OVER 94: ENG 354/3 (Cook 158* Malan 29*)
21st ball of the day, they wake up the scorer, who marks one against the name of AN Cook as the former England skipper inside edges a single to leg. Malan joins in the fun (subs to check please – thanks) as he also takes a single to the legside.
N ow Cook guides the ball, safely enough I’d say, wide of gully with the thick edge and we have out first boundary of the day.
OVER 93: ENG 348/3 (Cook 153* Malan 28*)
A third maiden in a row! Roach is largely pushing the ball across Malan, he needs to get one that comes back in. Alternative: a bouncer. He deals Malan the bumper here, Malan’s through his pull shot too soon, the ball hits him on the arm.
OVER 92: ENG 348/3 (Cook 153* Malan 28*)
J ason Holder, who was in the wars last night with some sort of shoulder complaint and then a leg niggle as well, brings himself on for a trundle. It’s solid stuff. Cook more than happy to have a look and a block.
OVER 91: ENG 348/3 (Cook 153* Malan 28*)
L argely sliding across the left-hander Malan. Ooh that’s a nice one from Kemar Roach! Fifth delivery, just nibbles, decent pace, Malan drives and misses. Close. But Kemar cannot ask any question with the follow up, which dribbles down leg.
A maiden from the Bajan Roach. Here’s Rihanna, also born in Barbados. She’s from Saint Michael, as is Sir Garfield Sobers and Tino ‘mind the windows’ Best.
Here comes Kemar Roach
D awid Malan in his sights.
England resume on 348/3 in 90 overs (Cook 153* Malan 28*)
Let’s rally round the West Indies
w ith a selection of great records from the region. Desmond (Dekker, not Haynes) you have the floor.
West Indies boys are out
o n the pitch. Tough, tough school for them yesterday. I for one really hope they can roar back today.
Stuart Law looked aghast last night when the West Indies failed to take the new ball ASAP.
“We had discussed that,” Roddy Estwick, West Indies’ bowling coach, said. “So it was disappointing. We had to send a quiet reminder on to the pitch. We conceded 53 boundaries; it shows we were very inconsistent.”
Sir Ian on Joe and Sir Viv
“When Viv was in the mood, you just sat down and relaxed. You knew he was going to get runs. And Joe now has that presence about him when he walks out. He looks like he is going to get a score.”
P raise from Sir Ian Botham does not get much higher than a comparison with Sir Viv Richards, does it?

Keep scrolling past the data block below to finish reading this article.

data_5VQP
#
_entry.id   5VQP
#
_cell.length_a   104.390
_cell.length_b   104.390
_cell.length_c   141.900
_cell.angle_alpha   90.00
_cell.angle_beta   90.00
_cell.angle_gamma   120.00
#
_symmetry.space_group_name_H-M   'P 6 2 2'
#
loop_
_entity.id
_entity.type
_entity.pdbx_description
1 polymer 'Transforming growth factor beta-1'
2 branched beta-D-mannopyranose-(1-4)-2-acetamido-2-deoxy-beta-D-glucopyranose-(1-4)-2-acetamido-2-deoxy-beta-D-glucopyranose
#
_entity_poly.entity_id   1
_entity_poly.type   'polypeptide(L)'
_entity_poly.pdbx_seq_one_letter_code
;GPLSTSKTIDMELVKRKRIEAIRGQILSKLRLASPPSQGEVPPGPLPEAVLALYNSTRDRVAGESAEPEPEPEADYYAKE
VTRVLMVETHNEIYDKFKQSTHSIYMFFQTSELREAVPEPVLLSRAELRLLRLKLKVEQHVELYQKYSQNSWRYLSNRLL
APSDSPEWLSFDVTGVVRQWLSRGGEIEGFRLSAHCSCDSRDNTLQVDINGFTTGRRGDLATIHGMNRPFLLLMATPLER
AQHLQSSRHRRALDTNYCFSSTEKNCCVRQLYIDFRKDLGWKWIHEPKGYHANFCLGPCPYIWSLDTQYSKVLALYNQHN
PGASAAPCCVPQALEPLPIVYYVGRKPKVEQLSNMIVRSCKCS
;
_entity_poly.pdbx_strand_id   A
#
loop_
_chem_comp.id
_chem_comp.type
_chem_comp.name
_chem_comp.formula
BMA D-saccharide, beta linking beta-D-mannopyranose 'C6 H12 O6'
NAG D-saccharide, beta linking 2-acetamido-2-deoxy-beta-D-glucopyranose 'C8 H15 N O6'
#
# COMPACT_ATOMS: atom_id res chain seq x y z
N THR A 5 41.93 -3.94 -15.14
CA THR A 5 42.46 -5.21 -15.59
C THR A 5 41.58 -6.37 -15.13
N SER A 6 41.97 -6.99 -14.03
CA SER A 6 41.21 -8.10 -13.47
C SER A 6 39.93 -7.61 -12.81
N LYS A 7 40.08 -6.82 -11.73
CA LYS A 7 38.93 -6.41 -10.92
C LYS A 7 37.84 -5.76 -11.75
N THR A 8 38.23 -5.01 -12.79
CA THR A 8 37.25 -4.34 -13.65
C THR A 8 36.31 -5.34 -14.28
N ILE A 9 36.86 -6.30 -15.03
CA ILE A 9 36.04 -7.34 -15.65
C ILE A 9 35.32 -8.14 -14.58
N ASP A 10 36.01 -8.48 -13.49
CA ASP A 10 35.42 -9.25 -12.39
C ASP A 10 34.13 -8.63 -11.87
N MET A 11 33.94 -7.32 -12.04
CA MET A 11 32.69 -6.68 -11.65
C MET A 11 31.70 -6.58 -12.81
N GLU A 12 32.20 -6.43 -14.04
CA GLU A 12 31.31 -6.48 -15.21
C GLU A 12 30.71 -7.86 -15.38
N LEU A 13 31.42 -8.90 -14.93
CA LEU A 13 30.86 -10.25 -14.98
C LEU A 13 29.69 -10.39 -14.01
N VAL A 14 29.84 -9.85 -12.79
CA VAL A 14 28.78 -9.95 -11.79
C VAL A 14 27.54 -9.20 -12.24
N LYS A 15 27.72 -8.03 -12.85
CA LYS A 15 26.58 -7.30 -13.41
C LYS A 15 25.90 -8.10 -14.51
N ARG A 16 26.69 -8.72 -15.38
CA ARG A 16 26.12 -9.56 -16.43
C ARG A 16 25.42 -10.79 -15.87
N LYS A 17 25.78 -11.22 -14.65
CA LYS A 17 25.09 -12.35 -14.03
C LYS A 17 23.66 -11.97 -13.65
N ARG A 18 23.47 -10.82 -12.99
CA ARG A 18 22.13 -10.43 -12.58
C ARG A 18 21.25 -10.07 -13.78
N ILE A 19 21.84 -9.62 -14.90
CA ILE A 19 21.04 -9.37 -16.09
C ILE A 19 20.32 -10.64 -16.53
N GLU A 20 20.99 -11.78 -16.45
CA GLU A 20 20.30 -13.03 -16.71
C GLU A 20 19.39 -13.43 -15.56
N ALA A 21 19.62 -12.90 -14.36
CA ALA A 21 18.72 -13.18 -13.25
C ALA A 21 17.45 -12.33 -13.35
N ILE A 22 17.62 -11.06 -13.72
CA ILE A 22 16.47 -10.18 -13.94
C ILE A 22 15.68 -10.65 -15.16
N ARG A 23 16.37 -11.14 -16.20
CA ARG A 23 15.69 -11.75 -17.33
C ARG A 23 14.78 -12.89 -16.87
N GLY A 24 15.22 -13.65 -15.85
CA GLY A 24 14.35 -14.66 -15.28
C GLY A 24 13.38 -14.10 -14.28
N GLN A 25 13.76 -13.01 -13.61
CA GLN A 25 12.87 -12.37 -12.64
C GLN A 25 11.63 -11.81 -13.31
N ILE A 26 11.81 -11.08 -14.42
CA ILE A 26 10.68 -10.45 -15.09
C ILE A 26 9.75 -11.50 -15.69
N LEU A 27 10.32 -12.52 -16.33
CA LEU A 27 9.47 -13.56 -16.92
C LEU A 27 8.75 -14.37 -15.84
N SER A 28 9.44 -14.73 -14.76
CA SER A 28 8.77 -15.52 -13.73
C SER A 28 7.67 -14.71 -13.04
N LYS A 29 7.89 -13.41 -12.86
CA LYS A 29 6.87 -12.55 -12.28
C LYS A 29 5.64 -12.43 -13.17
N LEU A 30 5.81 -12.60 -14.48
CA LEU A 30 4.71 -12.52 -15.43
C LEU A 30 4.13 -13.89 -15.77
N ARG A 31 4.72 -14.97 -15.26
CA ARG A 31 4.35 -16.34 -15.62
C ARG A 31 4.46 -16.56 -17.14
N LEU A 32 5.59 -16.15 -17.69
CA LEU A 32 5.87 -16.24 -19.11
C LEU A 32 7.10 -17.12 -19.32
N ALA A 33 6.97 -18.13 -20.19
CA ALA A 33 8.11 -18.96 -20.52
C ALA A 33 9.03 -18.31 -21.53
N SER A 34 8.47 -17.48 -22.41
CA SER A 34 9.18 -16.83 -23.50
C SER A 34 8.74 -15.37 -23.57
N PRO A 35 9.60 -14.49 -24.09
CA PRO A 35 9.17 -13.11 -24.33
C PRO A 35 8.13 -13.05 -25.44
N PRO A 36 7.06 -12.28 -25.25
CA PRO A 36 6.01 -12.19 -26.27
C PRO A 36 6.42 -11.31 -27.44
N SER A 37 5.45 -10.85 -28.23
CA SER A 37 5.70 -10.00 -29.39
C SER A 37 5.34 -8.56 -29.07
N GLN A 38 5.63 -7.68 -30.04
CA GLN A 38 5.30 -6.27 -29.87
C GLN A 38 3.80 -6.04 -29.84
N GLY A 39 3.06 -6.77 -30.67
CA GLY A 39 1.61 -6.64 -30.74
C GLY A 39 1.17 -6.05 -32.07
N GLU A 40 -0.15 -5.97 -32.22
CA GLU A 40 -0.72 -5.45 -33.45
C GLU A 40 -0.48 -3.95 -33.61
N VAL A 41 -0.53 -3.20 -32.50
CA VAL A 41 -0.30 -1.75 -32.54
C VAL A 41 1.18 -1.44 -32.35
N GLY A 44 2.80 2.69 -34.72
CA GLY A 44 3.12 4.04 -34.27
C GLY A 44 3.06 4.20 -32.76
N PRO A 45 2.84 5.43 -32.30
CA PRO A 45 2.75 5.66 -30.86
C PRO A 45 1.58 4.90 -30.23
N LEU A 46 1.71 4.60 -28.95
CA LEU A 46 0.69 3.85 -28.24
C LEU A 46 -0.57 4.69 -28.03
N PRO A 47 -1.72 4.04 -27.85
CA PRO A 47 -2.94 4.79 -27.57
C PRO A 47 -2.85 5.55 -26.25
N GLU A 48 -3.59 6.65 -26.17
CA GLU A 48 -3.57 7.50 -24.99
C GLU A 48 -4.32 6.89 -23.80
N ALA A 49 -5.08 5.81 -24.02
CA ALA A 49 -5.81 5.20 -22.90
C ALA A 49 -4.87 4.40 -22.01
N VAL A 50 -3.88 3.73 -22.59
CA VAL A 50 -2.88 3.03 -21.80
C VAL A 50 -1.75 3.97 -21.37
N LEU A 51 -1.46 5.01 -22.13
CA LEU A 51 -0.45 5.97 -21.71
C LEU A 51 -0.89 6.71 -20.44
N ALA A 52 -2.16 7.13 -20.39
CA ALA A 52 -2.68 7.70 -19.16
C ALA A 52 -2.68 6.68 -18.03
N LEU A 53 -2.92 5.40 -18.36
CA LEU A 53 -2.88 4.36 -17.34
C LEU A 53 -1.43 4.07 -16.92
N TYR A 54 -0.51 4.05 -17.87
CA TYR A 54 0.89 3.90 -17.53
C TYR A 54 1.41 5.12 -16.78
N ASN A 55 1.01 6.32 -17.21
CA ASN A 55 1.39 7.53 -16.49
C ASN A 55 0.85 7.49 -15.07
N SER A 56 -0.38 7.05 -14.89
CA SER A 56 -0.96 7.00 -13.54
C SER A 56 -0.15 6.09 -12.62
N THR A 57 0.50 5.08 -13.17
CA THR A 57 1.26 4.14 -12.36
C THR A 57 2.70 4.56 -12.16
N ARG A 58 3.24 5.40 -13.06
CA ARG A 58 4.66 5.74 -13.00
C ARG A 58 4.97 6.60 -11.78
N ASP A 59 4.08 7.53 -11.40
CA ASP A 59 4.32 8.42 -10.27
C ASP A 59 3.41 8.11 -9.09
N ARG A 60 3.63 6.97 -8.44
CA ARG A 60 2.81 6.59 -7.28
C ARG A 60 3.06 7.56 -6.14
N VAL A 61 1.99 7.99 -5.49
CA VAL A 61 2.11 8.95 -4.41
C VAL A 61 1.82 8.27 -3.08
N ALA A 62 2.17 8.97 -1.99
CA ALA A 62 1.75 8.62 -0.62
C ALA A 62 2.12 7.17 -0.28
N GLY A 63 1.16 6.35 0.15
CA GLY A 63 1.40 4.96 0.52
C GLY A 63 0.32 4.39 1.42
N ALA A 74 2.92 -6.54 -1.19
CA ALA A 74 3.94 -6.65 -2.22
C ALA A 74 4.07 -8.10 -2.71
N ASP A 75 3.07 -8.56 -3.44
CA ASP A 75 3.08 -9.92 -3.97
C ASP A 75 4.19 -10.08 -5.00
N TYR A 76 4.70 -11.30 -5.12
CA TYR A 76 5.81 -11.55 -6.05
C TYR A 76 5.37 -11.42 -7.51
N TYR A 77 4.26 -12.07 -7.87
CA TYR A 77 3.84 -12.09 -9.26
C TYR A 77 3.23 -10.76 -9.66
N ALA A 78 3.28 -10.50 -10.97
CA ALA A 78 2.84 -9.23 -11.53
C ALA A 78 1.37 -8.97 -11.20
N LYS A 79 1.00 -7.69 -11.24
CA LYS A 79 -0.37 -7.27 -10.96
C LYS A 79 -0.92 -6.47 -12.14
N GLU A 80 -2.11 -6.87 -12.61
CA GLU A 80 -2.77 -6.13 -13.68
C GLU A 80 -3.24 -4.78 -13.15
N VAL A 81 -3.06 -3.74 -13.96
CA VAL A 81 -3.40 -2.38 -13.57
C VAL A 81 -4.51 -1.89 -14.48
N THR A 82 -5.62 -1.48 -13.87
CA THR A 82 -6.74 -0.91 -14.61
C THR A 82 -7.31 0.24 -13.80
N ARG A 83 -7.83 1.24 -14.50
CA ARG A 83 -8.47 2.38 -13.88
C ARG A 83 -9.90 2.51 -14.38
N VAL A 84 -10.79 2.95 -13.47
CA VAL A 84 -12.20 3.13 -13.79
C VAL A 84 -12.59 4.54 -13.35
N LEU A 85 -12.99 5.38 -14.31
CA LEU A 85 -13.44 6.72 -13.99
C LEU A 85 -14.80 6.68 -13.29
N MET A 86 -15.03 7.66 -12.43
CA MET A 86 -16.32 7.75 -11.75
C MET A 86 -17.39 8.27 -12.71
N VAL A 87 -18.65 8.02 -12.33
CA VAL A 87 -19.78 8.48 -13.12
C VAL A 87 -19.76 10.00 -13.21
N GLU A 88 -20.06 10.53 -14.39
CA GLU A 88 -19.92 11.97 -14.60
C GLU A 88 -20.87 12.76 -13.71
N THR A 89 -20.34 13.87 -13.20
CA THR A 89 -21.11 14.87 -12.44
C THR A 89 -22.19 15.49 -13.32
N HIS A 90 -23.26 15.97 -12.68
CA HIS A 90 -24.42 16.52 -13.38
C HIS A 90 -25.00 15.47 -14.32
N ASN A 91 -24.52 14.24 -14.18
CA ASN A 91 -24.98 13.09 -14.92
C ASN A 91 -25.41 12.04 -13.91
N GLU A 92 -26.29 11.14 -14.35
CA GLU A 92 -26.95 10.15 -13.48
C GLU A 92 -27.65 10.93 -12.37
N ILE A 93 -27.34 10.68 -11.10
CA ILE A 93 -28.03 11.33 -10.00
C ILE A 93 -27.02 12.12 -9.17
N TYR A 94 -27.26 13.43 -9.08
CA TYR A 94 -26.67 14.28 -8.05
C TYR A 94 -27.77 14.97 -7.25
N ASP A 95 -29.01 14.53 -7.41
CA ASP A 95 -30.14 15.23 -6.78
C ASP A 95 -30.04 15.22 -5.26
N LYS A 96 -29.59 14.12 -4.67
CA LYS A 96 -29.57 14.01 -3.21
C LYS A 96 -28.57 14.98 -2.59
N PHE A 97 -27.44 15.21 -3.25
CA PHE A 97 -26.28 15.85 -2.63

“I’d like to carry on today, you always want as many as you can. I might nick the first one, I might carry on all day. It won’t be for want of trying, either way.”
W hat a tremendous lad he is.
AN Cook speaks
“Yesterday was a good day for batting. Flat pitch, sun out. The ball did not do much, but then it would not have done much with the red ball either. It is still a step into the unknown.
“Visibility fine, apart from that half hour (at dusk). I think it needs to be dark for a bit longer. You don’t really get that in England. In Adelaide they had two full night sessions and that was fantastic.”
R ight again, I’d say. I reckon at the moment it’s about 80% day and 20% night.
Some colour blind people were not happy
T he governing body of English cricket has been accused of discriminating against colour blind people after introducing a pink ball for the first day-night Test match on Thursday.
Colour Blind Awareness has written to the England and Wales Cricket Board (ECB) demanding it review the use of the ball which it says is very difficult to spot for people with the condition.
In a strongly worded letter seen by The Telegraph , Kathryn Albany-Ward, the founder of the organisation, warned that the ECB could be even failing colour blind cricketers under equality employment legislation because the visual impairment is seen as disability.
"In the UK there are approximately three million people with colour blindness," the letter says, adding that that equates to possibly one colour blind cricketer in each team, 1,125 spectators at this week's England vs West Indies Test at Edgbaston , and thousands watching the match on television around the world.
"So, it would be extremely difficult to argue that it is reasonable to use a pink ball when so many people are potentially adversely affected," it continues. "This is an issue that urgently needs to be investigated in more detail, including adequate and detailed testing of the ball in different light conditions both by players and spectators with normal colour vision and those with different types and severities of colour blindness."
Jonathan Liew was unconvinced by it all
D usk is falling. To the west, the sun is setting somewhere behind Stourbridge. To the east, the red brick houses of Sparkhill and Small Heath are bathed in a warm, healthy glow. Photographers call this the golden hour. For English cricket, it is the moment of truth.